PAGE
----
By the late 2000s, Singles Day was well known enough that most of China’s internet users – who skew young and urban – were familiar with it. There might have been some small shops online and offline offering sales on that day earlier, but no major company bought into the holiday until Alibaba launched its first Singles Day online sale in 2009.
An Alibaba representative explains to Tech in Asia that the company’s intent wasn’t to tie its day of sales to any particular holiday. November 11 was just a convenient date that fell during a holiday lull: sales were common before China’s National Day in late September and again before Spring Festival in the first two months of the year, but late autumn had no recurring retail sale period. November was thus the perfect time for big online sales; there was no offline sale to compete with and at a time when ecommerce was still growing in China, getting consumers’ undivided attention was important.
That said, although Alibaba plays down the Singles Day connection and has since even trademarked a different term – double-eleven – for its day of sales, it seems unlikely that the date of November 11 was chosen by total coincidence. After all, it was a holiday that already had some cachet with China’s young, urban internet users, who were Alibaba’s primary customers. Moreover, the company used the original term for Singles Day invented by university students – guanggunjie – in its marketing materials until as late as 2012.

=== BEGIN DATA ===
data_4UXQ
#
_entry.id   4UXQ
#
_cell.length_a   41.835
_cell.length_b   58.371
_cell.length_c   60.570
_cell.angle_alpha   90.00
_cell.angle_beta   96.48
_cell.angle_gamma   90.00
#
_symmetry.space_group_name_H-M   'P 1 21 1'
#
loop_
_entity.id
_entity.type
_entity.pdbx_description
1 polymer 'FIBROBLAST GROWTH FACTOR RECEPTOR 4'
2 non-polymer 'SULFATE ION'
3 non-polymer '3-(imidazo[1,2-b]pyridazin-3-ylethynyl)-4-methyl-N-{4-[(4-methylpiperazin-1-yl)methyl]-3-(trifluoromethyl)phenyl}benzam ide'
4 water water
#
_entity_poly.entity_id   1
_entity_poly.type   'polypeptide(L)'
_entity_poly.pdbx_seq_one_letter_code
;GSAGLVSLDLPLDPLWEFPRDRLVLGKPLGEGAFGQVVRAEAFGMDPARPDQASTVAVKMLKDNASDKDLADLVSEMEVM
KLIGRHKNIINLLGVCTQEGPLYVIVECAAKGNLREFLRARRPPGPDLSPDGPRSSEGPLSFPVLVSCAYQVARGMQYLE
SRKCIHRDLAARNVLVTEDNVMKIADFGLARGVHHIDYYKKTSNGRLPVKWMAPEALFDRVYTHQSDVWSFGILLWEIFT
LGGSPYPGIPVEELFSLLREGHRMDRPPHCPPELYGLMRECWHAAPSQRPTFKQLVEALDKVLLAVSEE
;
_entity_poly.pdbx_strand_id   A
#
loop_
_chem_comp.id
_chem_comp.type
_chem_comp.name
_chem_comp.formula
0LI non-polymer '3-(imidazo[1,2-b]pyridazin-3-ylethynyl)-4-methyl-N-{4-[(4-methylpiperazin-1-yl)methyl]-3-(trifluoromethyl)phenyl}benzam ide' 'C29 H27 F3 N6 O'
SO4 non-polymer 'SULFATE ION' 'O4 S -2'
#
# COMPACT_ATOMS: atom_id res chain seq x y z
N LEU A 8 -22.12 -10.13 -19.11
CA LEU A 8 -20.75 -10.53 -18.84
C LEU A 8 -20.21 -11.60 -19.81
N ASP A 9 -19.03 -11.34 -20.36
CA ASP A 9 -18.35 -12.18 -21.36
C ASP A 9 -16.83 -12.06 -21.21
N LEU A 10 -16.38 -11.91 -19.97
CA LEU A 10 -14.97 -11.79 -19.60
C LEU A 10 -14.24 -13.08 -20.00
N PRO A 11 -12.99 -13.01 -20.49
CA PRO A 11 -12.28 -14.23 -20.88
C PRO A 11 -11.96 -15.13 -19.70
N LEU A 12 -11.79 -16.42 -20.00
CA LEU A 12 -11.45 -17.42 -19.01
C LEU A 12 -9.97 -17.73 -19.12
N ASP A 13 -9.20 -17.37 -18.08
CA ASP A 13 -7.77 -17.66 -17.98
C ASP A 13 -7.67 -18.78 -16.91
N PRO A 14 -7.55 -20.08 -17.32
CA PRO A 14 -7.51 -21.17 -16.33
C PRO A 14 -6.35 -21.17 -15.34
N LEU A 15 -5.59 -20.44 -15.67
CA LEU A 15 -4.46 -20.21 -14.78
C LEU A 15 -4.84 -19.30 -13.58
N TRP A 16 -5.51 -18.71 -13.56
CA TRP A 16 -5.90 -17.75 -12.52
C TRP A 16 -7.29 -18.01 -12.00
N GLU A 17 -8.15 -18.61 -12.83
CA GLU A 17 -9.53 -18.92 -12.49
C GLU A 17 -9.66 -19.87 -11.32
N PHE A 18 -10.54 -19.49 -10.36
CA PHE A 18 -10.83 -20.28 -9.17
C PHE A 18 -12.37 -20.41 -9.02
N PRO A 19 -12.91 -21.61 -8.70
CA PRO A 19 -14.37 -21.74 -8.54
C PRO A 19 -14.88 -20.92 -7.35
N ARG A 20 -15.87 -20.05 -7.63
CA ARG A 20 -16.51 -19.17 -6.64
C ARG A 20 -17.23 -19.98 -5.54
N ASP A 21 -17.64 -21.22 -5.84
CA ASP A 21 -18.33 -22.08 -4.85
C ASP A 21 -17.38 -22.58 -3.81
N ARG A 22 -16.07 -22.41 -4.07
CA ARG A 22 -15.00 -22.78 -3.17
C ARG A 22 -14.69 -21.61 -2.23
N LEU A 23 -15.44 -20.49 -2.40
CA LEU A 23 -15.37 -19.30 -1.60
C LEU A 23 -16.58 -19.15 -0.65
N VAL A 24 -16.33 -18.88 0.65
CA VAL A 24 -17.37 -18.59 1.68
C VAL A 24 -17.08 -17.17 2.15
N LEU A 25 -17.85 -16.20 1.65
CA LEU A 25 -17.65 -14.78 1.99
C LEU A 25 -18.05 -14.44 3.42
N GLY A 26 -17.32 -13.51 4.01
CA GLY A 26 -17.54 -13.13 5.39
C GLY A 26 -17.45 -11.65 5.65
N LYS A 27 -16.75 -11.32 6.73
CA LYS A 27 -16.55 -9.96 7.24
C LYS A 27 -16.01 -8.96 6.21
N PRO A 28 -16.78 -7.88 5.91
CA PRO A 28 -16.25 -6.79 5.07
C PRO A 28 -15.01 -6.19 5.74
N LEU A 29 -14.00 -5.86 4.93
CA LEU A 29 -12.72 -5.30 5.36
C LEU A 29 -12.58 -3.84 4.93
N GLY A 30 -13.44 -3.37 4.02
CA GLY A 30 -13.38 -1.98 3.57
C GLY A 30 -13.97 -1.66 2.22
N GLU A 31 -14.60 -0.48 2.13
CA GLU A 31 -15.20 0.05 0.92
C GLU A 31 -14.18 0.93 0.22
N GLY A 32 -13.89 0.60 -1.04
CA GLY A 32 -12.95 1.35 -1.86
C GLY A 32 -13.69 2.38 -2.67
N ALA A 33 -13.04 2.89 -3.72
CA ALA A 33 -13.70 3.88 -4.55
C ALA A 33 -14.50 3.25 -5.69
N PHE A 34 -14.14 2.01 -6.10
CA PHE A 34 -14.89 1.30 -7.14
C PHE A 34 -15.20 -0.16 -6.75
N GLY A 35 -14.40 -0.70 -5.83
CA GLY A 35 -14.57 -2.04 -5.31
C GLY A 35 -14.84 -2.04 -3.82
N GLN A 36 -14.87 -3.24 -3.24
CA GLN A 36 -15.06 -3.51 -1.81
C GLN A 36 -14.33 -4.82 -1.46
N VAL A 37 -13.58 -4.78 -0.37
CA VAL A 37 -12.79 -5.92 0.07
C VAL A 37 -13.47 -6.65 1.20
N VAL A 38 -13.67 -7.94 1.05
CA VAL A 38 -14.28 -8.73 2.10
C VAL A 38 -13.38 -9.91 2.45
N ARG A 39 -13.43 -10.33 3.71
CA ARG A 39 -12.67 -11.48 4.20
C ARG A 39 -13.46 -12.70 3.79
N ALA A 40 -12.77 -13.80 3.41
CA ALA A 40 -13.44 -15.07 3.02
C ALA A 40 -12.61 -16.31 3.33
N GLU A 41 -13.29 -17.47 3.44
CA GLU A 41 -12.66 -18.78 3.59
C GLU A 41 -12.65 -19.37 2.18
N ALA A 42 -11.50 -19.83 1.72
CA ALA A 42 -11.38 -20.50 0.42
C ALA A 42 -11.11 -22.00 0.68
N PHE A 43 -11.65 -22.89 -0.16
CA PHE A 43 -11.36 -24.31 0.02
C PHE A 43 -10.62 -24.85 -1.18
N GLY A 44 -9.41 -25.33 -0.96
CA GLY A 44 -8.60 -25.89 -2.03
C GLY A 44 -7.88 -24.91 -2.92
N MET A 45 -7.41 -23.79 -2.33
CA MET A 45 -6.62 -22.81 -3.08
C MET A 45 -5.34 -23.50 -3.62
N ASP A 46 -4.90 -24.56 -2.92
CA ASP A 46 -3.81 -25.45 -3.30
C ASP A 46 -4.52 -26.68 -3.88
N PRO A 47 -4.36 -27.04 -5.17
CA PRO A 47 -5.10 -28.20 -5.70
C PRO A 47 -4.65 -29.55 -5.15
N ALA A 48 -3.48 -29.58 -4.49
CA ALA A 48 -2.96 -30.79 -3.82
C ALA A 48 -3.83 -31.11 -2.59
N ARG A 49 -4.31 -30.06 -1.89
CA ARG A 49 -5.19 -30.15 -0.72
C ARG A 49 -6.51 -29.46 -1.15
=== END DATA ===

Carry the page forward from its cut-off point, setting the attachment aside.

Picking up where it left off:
Whether or not the original bachelor-focused folk holiday really played a role in its inception, it’s clear that Alibaba’s 2009 sale took things in a new direction. In that first year, Alibaba was the only major ecommerce company to offer a sale, and it featured just 27 brands offering discounts via its Tmall marketplace. The sale was definitely successful, but it wasn’t enough to redefine the holiday on its own. In fact, when your humble author wrote an article introducing Singles Day for a cultural magazine prior to 2010’s Singles Day, I didn’t even mention ecommerce because it wasn’t yet a defining characteristic of the holiday.
2010 changed things, though. Alibaba went bigger, offering more brands and deeper discounts. But other companies had noticed the potential of the 2009 sales bonanza and decided to follow suit. Ecommerce platforms like JD had their first major Singles Day sales in 2010, and overnight Singles Day went from a Tmall sale to something that was beginning to look like Cyber Monday in some western countries.